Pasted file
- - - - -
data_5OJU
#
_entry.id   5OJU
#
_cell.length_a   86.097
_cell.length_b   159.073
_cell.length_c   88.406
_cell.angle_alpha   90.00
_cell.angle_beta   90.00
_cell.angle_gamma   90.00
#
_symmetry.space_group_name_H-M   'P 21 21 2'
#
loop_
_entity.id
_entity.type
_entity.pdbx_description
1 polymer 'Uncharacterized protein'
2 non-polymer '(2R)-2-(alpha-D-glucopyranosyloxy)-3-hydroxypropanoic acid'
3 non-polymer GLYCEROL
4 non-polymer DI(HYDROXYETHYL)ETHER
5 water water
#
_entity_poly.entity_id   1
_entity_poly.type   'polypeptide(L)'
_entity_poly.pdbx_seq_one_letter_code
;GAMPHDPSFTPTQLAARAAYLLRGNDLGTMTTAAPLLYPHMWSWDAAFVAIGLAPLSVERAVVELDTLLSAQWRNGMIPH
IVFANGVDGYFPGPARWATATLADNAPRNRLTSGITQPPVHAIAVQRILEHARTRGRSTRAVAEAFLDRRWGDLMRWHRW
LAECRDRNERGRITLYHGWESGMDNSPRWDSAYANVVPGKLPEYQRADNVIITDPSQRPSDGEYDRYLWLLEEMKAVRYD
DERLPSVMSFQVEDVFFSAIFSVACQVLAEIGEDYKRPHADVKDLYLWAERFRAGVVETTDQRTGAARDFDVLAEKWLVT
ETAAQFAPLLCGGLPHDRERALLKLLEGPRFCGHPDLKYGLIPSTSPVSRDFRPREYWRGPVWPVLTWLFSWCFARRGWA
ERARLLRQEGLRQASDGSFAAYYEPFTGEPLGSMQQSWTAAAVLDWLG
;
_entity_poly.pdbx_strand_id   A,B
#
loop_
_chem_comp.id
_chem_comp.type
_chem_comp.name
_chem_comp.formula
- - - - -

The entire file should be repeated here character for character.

data_5OJU
#
_entry.id   5OJU
#
_cell.length_a   86.097
_cell.length_b   159.073
_cell.length_c   88.406
_cell.angle_alpha   90.00
_cell.angle_beta   90.00
_cell.angle_gamma   90.00
#
_symmetry.space_group_name_H-M   'P 21 21 2'
#
loop_
_entity.id
_entity.type
_entity.pdbx_description
1 polymer 'Uncharacterized protein'
2 non-polymer '(2R)-2-(alpha-D-glucopyranosyloxy)-3-hydroxypropanoic acid'
3 non-polymer GLYCEROL
4 non-polymer DI(HYDROXYETHYL)ETHER
5 water water
#
_entity_poly.entity_id   1
_entity_poly.type   'polypeptide(L)'
_entity_poly.pdbx_seq_one_letter_code
;GAMPHDPSFTPTQLAARAAYLLRGNDLGTMTTAAPLLYPHMWSWDAAFVAIGLAPLSVERAVVELDTLLSAQWRNGMIPH
IVFANGVDGYFPGPARWATATLADNAPRNRLTSGITQPPVHAIAVQRILEHARTRGRSTRAVAEAFLDRRWGDLMRWHRW
LAECRDRNERGRITLYHGWESGMDNSPRWDSAYANVVPGKLPEYQRADNVIITDPSQRPSDGEYDRYLWLLEEMKAVRYD
DERLPSVMSFQVEDVFFSAIFSVACQVLAEIGEDYKRPHADVKDLYLWAERFRAGVVETTDQRTGAARDFDVLAEKWLVT
ETAAQFAPLLCGGLPHDRERALLKLLEGPRFCGHPDLKYGLIPSTSPVSRDFRPREYWRGPVWPVLTWLFSWCFARRGWA
ERARLLRQEGLRQASDGSFAAYYEPFTGEPLGSMQQSWTAAAVLDWLG
;
_entity_poly.pdbx_strand_id   A,B
#
loop_
_chem_comp.id
_chem_comp.type
_chem_comp.name
_chem_comp.formula